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Tuesday, July 8, 2008

Afghan policemen walk at the site of a suicide attack in front of the Indian Embassy in Kabul yesterday. A suicide bomber rammed an explosives-filled car into the gates of the Indian embassy in Afghanistan, killing 41 people including four Indian nationals.Photo: AFP
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President Hamid Karzai said "enemies" of the strong friendship between Afghanistan and India had exploded a car bomb at the Indian embassy Monday that killed 40 people, including two senior diplomats.

India has been one of the strongest allies of post-Taliban Afghanistan, providing essential resources for reconstruction including for roads, electricity and other infrastructure.

"The president strongly condemned the terrorist attack against the Indian embassy in Kabul and considers it the work of enemies of Afghanistan-India friendship," a statement from his office said.

The statement did not specify who the "enemies of Afghanistan" were. Afghan officials often use this term to refer to Taliban and other extremists involved in a bloody insurgency against Karzai's Western-backed government.

Afghan and US officials often accuse circles in neighbouring Pakistan, India's long-time rival, of harbouring and supporting Taliban militants. Pakistan has strongly rejected the claim.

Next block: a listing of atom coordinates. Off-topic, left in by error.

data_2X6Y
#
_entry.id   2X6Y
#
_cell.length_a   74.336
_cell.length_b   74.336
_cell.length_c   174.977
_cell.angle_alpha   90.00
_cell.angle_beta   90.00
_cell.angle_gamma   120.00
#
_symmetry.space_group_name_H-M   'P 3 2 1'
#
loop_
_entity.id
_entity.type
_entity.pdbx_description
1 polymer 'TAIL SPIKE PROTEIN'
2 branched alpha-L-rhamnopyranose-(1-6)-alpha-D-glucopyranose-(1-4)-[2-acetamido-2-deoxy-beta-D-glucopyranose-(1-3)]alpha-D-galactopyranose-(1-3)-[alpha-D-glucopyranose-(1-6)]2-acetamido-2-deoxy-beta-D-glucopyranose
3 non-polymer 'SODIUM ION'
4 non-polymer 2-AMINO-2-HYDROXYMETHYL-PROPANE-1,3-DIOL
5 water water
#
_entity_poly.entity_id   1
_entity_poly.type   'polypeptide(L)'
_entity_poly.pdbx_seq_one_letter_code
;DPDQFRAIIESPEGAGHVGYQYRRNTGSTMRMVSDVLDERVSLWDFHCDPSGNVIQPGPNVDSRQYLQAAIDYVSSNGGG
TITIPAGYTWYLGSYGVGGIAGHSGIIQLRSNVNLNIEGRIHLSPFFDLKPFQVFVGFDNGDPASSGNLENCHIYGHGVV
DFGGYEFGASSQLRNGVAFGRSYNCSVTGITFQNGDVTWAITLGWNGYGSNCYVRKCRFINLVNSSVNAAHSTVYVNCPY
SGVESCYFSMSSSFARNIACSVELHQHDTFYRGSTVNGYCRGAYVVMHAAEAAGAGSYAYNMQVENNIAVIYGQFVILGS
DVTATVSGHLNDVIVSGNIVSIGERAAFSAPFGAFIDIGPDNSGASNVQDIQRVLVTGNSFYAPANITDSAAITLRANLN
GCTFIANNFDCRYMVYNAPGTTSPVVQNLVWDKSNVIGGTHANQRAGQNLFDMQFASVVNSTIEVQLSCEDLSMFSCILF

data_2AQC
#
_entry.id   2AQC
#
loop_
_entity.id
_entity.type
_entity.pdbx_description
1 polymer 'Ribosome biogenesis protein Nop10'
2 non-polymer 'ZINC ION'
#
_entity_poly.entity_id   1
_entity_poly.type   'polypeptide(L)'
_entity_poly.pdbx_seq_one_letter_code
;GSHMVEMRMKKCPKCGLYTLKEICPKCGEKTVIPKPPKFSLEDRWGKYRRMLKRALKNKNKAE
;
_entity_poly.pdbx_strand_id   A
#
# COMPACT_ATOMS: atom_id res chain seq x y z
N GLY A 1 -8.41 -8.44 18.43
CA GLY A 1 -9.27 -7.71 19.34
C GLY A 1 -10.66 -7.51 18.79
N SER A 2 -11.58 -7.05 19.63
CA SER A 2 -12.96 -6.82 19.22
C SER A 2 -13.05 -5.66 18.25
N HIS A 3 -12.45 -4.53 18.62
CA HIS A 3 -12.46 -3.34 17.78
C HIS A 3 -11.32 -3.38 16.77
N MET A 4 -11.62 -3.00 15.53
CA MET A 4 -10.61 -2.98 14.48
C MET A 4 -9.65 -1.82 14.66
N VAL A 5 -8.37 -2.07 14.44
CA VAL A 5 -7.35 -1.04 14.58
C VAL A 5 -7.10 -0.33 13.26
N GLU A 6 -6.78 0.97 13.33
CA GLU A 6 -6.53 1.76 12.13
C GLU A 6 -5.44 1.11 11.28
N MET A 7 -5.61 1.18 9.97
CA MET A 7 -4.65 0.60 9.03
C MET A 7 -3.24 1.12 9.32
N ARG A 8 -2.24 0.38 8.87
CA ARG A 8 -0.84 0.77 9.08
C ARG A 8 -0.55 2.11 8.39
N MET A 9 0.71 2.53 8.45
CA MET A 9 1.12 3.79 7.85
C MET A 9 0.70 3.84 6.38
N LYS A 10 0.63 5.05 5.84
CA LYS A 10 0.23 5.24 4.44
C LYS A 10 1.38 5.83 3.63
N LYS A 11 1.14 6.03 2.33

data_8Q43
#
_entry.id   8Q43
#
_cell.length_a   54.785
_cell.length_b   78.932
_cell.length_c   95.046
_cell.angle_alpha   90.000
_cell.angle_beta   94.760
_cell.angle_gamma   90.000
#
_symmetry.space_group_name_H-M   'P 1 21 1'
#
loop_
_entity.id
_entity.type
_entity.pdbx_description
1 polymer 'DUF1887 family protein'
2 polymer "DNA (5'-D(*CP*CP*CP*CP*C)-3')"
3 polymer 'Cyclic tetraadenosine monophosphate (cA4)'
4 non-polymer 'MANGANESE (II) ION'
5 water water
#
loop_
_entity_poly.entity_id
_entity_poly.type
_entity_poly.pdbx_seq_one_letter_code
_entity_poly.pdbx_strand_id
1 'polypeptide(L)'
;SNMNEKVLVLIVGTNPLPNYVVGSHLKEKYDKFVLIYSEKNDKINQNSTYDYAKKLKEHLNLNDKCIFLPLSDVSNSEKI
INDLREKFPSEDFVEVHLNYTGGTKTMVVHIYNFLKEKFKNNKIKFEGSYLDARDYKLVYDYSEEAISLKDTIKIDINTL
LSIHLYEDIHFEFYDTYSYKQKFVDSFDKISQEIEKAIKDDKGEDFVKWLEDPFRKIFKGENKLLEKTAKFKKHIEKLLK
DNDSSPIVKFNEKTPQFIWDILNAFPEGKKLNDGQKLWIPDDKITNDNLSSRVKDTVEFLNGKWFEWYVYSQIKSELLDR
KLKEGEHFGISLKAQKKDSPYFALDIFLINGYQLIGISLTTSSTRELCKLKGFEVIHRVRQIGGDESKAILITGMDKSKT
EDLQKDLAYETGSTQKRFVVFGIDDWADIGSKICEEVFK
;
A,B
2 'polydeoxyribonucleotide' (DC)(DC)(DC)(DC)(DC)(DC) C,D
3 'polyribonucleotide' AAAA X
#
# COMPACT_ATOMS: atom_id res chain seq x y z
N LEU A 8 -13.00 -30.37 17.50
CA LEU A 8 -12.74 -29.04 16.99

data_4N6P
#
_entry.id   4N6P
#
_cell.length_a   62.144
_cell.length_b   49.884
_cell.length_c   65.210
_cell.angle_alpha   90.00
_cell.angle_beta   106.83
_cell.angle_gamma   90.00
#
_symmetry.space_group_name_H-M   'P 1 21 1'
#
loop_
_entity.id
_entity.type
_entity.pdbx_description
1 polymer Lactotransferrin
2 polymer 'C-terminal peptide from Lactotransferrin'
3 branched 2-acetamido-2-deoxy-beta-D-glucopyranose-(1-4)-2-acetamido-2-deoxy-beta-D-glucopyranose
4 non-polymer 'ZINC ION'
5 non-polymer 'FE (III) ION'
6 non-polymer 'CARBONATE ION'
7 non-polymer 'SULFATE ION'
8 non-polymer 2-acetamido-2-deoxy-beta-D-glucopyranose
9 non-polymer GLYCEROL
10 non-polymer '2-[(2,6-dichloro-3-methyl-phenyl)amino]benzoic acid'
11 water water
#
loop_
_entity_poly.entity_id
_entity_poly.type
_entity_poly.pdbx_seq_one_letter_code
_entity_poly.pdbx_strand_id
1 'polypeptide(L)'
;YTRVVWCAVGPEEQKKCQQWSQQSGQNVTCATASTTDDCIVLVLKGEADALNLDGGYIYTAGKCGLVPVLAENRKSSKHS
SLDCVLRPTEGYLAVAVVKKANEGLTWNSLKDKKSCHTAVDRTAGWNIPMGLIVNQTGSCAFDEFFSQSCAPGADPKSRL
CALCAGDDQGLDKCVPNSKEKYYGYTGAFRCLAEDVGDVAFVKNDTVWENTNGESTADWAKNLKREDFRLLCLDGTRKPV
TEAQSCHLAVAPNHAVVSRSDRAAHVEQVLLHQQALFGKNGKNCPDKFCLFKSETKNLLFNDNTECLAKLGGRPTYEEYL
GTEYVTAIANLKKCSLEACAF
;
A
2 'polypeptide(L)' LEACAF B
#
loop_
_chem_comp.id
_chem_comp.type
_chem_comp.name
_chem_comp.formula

"Enemies of Afghanistan cannot stop expanding friendly relations by resorting to such attacks," the statement cited Karzai saying.

India's sprawling embassy compound in Kabul is a symbol of the country's bid for more strategic clout in Afghanistan since the fall of the extremist Taliban regime in 2001.

India's ramped-up presence in Afghanistan -- including the opening of consulates in several cities and resources for reconstruction -- has put it in competition with neighbour and long-time rival Pakistan, analysts say.

Pakistan condemned Monday's car bomb attack that targeted the Indian embassy in Kabul, but the Indian media and commentators have been quick to see it as a part of an intensifying Afghan feud between the rivals.

The nuclear-armed countries are officially at peace but are still seen by commentators as engaging in proxy tactics.

"Pakistan has a stated policy of seeking strategic depth in the region -- Afghanistan and beyond," said C. Uday Bhaskar, ex-deputy chief of the Institute of Defence Studies and Analysis in New Delhi.

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